Trademark law can be a tricky thing, but people normally have a good idea when they’re illegally using a likeness. Wait, you do know that filming the Hollywood sign without permission can get you sued, right?
Darth Vader's caped getup and face mask is spooky and all, but there's nothing like the grisly, mechanical sound of his breath. Which is why Lucasfilm keeps a close eye on who uses it—even going so far as to trademark 234 seconds of it with the US Patent and Trademark Office.
It looks like Snapchat, everybody's favorite disappearing message app, is getting ready to handle mobile payments. This week, the company filed two payments-related trademarks that seem to signal a shift in its business. But don't get any bright ideas about Snapchat the disappearing money app. There's probably a…
With some directors, you can immediately tell you're watching a movie they directed just by looking at a still frame without any context. There's a visual style they stamp on their films, a certain special effect they like, a narrative preference they utilize, basically, a trademark they have. WatchMojo came up with a…
California resident Mark Towle runs car customizing shop Gotham Garage, which makes replicas of cars from TVs and movies. Naturally, Batmobiles were on the menu, at least until Warner Bros. smacked Towle with a lawsuit for violating its intellectual property. Now a U.S. District Court Judge Ronald Lew judge has ruled…
iPhone is a powerful name. It conjures up a the vision of a meticulously crafted phone, something that's a pleasure to hold and pleasant to look at. Most of all it makes you think of an Apple device. Well in Brazil, that's not necessarily the case. The "iphone" that came out there this week rocks Android 2.3.
Apple has scored trademarks for "retina" and "game center," which means cruise ships and your eyeballs ARE IN VIOLATION.
Apple's controversial Lightning connector has a name that nicely matches up with the Thunderbolt data connection. But its name caused Apple some trouble—because it had to buy the trademark from Harley-Davidson.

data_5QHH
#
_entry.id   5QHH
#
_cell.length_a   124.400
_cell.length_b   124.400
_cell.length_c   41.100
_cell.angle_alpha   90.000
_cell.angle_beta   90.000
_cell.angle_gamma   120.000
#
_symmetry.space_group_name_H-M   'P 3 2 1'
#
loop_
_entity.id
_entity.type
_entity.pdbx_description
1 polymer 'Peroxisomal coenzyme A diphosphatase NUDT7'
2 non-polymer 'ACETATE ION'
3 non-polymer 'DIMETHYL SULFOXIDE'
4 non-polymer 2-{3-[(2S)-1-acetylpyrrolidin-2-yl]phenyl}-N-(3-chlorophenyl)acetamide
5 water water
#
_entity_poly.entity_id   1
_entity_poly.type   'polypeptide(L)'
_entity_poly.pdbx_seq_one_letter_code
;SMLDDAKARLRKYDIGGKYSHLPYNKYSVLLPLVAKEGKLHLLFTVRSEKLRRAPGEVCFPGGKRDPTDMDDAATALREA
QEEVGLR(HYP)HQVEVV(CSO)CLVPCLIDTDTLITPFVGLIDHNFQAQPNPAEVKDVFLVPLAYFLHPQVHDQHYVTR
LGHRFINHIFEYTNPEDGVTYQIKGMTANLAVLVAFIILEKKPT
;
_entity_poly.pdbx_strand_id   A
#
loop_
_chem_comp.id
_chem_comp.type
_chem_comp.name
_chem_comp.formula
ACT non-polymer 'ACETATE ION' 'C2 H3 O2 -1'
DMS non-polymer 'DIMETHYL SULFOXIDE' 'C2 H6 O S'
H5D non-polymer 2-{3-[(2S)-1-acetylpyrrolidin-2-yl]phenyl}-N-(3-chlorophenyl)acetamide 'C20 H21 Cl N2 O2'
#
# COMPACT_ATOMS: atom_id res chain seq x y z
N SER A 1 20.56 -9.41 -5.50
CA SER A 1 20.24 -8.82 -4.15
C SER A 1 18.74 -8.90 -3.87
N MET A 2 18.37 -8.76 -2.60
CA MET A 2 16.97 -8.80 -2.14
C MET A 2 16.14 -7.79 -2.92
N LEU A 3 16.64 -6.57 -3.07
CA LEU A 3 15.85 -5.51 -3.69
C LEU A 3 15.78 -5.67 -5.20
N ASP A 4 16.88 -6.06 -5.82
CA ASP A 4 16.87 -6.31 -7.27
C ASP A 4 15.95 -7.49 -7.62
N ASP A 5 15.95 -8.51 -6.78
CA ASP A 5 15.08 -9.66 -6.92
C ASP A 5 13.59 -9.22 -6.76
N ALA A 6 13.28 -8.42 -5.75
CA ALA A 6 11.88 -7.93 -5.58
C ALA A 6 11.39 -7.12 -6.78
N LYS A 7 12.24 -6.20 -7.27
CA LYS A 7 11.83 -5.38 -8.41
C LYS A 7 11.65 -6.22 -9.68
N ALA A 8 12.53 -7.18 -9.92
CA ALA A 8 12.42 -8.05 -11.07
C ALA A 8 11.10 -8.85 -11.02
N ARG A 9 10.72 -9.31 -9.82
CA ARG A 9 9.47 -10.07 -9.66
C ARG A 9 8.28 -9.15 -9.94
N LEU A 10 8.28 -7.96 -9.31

Trademarks an important way for businesses to market their goods to consumers, but sometimes it can be difficult to know whose intellectual property toes you're treading on. Here are six terms and concepts that companies claim to own, and some of them might surprise you.
Neil Young thinks music sounds like crap. Not in an old codger, music-just-ain't-the-same way, but in an I'm-developing-six-high-resolution-services sorta way. Which could be great! But why six?
Presumably meant as a way to improve investment opportunities into the upcoming Kindle Fire tablet and other related products, Amazon has spun that device and the Fire brand into a new company called Seesaw LLC.
It's not hyperbolic to say that Apple introduced multitouch to the masses with the iPhone. Apple thought that they could trademark it. Unfortunately for them, the United States Patent and Trademark Office thought differently. They've denied Apple the multitouch trademark.
Pop quiz: Which of these logos belongs to Sony Ericsson and which belongs to Clearwire? If you don't know the answer, then you've justified the federal trademark lawsuit Sony Ericsson just filed.
I'd have to agree with Microsoft here; I've always thought the term "App Store" was like calling your tissues brand "Tissues." They've filed a motion with the US Patent and Trademark Office, aiming to force Apple to give it up.
Facebook's been trying to register the word "face" as a trademark for a while, but now the US Patent Office has finally decided to grant the social network's application. Here are the details of what happened.
Make of it what you will, but HTC was busy in the trademark office on October 11, when it filed for a trademark on the term "HTC EVO Shift 4G."
First Facebook didn't want anyone else to have the word "book" in the name of his or her online community and now it doesn't want anyone to have the word "face" either.